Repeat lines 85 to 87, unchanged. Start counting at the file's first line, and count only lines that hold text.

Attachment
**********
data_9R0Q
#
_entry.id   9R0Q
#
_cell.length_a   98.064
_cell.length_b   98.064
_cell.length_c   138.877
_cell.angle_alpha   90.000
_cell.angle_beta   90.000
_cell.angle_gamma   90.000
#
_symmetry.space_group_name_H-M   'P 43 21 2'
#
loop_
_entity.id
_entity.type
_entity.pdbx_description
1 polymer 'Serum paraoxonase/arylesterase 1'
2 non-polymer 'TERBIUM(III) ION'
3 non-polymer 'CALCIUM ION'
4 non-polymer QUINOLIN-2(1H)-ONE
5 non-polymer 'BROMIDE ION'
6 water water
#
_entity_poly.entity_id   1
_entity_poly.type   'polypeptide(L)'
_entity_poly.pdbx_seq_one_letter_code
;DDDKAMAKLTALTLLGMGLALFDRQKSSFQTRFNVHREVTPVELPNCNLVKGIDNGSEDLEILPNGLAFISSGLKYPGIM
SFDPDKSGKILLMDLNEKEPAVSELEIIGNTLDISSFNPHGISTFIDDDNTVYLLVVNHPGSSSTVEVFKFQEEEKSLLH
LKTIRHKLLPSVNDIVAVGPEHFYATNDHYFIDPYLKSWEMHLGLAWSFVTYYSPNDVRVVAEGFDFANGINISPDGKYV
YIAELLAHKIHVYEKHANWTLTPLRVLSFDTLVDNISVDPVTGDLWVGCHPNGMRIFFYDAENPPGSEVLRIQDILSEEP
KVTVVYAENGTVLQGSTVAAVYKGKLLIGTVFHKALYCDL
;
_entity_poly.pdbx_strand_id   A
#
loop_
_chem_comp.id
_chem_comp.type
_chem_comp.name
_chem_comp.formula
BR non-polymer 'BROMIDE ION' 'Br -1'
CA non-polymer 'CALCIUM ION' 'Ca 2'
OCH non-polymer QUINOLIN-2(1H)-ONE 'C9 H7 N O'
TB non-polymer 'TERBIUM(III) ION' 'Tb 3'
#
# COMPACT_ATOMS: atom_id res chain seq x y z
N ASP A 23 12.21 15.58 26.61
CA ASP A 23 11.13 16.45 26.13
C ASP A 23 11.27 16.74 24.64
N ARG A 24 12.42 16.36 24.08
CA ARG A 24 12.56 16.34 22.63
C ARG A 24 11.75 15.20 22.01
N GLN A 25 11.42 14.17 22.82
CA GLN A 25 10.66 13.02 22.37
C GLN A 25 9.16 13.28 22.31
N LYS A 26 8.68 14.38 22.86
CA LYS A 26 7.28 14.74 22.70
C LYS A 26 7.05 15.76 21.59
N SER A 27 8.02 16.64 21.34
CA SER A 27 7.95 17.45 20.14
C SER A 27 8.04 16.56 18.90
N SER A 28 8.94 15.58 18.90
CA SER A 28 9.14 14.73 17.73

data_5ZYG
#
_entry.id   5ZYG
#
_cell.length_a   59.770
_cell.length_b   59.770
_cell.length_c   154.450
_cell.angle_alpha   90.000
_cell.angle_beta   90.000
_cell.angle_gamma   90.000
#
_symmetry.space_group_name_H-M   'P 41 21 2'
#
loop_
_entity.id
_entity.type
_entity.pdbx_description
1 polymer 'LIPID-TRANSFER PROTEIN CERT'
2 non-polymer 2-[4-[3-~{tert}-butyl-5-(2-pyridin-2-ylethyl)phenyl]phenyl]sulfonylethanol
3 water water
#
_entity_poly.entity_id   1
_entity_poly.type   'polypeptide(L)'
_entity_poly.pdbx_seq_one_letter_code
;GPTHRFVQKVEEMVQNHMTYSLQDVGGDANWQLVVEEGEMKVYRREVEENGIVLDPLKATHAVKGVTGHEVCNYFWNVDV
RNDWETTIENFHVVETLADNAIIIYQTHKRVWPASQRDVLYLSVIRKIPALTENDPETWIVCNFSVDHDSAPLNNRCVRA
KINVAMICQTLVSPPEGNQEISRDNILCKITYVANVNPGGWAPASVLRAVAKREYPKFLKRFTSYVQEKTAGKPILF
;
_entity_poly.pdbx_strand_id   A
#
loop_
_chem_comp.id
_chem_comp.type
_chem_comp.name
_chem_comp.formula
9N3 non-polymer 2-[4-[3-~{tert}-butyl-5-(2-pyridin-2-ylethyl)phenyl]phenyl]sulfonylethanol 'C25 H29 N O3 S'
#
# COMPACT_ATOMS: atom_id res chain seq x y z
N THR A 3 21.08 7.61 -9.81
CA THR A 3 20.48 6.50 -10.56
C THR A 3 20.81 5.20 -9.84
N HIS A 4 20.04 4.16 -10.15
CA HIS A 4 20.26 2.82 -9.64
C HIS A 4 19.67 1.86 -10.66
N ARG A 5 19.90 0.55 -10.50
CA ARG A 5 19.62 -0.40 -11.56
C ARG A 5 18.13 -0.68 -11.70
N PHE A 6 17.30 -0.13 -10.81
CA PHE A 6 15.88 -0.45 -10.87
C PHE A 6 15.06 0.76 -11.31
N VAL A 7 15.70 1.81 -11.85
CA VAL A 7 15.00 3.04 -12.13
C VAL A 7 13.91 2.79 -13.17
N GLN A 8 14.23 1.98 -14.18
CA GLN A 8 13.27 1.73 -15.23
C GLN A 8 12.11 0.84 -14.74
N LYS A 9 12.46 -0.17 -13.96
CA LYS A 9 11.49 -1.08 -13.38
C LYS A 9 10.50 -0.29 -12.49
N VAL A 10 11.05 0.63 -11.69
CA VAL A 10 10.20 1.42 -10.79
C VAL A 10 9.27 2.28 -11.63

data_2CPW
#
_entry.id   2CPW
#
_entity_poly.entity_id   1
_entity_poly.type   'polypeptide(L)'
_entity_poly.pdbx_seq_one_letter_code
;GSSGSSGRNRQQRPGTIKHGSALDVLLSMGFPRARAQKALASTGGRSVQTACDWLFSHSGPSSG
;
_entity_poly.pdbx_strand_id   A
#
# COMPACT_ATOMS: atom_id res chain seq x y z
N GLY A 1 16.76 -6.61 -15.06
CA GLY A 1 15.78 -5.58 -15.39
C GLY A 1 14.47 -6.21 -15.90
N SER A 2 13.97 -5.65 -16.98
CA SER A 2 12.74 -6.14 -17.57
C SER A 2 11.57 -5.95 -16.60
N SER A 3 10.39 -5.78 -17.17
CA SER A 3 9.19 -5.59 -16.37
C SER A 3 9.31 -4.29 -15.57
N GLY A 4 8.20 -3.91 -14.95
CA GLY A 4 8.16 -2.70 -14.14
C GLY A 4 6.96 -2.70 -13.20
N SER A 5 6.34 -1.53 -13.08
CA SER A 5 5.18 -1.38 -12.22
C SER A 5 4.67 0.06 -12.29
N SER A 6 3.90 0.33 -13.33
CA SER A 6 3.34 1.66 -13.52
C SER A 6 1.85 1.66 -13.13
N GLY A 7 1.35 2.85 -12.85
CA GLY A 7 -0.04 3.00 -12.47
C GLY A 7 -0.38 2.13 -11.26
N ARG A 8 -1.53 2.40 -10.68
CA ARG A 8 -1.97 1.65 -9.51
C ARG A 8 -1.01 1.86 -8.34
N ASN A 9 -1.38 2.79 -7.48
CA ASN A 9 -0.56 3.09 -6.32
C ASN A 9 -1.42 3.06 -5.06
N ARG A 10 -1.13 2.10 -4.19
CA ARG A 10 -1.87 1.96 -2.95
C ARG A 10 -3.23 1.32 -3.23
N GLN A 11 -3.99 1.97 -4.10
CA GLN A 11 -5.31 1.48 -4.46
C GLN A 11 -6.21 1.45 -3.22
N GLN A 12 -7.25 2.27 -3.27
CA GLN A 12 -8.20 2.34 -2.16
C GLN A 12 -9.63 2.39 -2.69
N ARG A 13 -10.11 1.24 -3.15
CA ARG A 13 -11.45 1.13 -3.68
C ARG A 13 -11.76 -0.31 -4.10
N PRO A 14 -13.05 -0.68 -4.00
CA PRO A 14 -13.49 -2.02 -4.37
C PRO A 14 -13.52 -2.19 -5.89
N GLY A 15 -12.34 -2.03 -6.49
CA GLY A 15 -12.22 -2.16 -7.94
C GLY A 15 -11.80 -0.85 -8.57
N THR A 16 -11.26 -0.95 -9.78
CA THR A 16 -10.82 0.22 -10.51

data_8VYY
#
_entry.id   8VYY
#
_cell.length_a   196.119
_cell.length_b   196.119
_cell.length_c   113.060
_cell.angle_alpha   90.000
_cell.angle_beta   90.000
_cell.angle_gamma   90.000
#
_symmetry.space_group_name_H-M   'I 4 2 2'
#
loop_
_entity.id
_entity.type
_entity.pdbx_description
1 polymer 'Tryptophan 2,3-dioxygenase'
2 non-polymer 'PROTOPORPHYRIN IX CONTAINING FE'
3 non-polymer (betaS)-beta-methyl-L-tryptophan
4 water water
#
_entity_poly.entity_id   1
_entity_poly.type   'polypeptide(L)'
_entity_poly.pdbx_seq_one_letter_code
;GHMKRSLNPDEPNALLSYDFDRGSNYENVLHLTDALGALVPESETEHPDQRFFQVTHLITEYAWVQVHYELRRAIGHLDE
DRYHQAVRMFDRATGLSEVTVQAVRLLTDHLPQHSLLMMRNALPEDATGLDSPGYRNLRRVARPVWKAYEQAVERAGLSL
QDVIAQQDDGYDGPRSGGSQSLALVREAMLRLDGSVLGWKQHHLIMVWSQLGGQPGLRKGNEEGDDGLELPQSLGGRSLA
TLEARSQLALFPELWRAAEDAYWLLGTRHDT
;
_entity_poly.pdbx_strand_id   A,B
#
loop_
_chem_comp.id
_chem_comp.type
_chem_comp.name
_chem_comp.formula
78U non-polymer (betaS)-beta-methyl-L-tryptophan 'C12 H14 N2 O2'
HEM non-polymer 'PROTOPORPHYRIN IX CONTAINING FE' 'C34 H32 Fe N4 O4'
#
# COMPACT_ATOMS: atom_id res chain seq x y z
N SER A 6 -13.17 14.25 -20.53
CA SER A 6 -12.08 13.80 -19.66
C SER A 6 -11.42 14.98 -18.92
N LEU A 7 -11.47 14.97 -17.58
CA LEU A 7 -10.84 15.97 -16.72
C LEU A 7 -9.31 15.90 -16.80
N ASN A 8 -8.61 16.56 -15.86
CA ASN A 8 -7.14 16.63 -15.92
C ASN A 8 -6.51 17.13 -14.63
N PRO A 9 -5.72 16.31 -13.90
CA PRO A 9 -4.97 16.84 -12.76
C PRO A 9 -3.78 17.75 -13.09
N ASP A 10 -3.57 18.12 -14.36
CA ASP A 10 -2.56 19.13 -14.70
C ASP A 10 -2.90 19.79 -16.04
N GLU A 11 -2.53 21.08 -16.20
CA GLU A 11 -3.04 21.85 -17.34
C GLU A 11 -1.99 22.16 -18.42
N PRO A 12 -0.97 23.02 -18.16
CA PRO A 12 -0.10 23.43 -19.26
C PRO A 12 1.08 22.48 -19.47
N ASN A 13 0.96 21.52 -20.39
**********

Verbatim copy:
_entity_poly.entity_id   1
_entity_poly.type   'polypeptide(L)'
_entity_poly.pdbx_seq_one_letter_code